…..yes, he’s just as handsome in person. After the couple snapped a photo with him, they left. No one else bothered him. He sat, talked on his phone and waited for his order, just like a regular person.
Last year I blogged about a stop at a coffee shop which led us to the Hawaii Five-0 crew filming a scene. We watched Alex O’Loughlin and Scott Caan take down a bad guy on the beach. The blog title was, “Coffee Gets Us Five-0”. Once again it seems coffee led me to Hawaii Five-0. If there’s something I’m supposed to glean from this, I’ll assume it’s to keep my coffee addiction.
My secret writing place has great organic Hawaiian coffee. It doesn’t have free Wi-Fi, which is good; otherwise, I’d be online instead of writing. It has good food, clean bathrooms, comfortable chairs and handsome TV stars. What more could a writer want? (Besides a big time NY agent)
I’m a picky eater. Organic when I can. Grass Fed over mass-produced feed. Fresh, local produce. Gluten-free as much as possible.
Hooray to Whole Foods for opening their newest store in Hawaii. It’s in Kailua, on the Windward side of Oahu and today I toured the store before its grand opening on Wednesday.
Wow! The store is huge! There’s a section for everything, starting with wine, beer and pizza. They’re having Happy Hours with $2.00 beer. Get a draft and a slice and sit with your friends in the cushy green seats in the “Bar” area.
My favorite is the coffee and juice bar. Twelve different coffees served daily. I swear I heard our tour guide say, “Twelve.” I hope I wasn’t imagining it.
There’s a bakery section with organic bread baked daily. The baker also said my favorite words, “gluten-free.” But it won’t be baked fresh daily. The gluten-free foods will be in the refrigerated or freezer sections.
Next we went to the butcher section. See the pattern here – bartender, baker, butcher. Like an old time village, where you stopped at each proprietor for your food, except here, it’s all in one store.
They talked for a while about a color-coded system of defining the level of meats by how they were raised. The couple behind me and I both honed in on the beef coming from Maui. Not too far, when considering we are the metropolis most-removed from another city in the entire world. As in, we are far from everything here in the Pacific Ocean.
The fish section has a poke bar. Typical Hawaii.
Across the way we went to the bulk section. Not only do they have bulk nuts and seeds, but bulk liquids. I saw metal containers that looked like coffee urns marked with “Macadamia Nut Oil”, “Raw Blue Agave”, and “Amino Acids”.
Finally to the fresh produce. They purchase produce as local as possible, which isn’t difficult here. Hawaii has excellent papaya, mango, pineapple, corn, lettuce and greens. Oh, the list goes on….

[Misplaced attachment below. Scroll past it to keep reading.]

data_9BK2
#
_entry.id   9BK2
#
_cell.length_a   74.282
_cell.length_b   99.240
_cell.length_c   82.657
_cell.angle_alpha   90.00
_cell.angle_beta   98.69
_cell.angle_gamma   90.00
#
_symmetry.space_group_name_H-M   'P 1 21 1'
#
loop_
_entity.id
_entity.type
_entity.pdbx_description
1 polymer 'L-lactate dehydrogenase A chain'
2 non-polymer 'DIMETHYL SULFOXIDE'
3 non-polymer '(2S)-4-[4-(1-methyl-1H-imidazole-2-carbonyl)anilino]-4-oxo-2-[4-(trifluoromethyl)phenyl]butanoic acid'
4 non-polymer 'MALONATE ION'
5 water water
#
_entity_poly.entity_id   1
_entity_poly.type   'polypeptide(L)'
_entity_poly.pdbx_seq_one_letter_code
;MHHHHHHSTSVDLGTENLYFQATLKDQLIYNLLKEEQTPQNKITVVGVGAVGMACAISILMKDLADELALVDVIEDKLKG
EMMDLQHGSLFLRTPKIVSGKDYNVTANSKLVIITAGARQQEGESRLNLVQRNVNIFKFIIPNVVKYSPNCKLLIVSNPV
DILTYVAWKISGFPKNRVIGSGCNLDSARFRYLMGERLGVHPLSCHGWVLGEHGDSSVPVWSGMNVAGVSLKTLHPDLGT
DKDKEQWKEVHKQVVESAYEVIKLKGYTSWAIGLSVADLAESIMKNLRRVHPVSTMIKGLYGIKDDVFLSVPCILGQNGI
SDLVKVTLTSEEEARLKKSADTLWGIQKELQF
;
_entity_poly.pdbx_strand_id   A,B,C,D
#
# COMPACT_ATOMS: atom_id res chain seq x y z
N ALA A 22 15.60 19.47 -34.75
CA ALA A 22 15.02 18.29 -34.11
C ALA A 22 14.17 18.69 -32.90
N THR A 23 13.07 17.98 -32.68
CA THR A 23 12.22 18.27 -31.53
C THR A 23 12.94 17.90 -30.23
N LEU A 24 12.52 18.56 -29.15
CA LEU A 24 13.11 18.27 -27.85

We walked around the outdoor, gated area to listen to music, and sample foods. The tea with sorbet was excellent. I tried both the Lychee and the Ginger Passion Fruit. Once Whole Foods is open for shopping, I’m buying some.
I can’t wait shop here. Thank you Whole Foods for opening up a much larger store and on the other side of the island.
Last Easter, we sat on the beach under a warm Hawaiian sun, while blue skies beckoned us into the turquoise water. This Easter, we had windy, rainy, grey skies.
Inclement weather didn’t stop Oahu residents from celebrating at the beach. Saturday morning, I met some friends for a morning get together. In the wind-blown park adjacent to the beach, I watched a group set up for a party. Tarps were hung from pillar to pillar under the gazebo area, in order to block the wind and potential rain from their cooking area. A truck pulled up loaded with tables and chairs. Someone was having a luau at the beach.
Every weekend, but especially on holidays, large groups come to the beach areas. They set up grills, chairs and tables loaded with food. Then they line up coolers around the group’s area. There they sit all day, talking story with friends and family, eating ono (good) homemade food and watching the kids play in the ocean. If there is no covered area, large canopy tents are erected to house the party and protect the food.
Everyone has a good time and when finished every remnant of the party is cleaned up and taken out of the park/beach area. This happens all over the island.
Yesterday, I watched Ala Moana and Kapiolani parks fill up with families and friends gathering for the holiday.
The rain came crashing onto the island around 4:30, while the wind whipped the palm trees and tents. By 7:00, Mark and I were watching the rain from a restaurant. No luau for us, just a chef-made Easter dinner under a large tent, while watching the storm pass outside.
When it rains here, locals say we are being blessed. We had a blessed Easter Day on Oahu.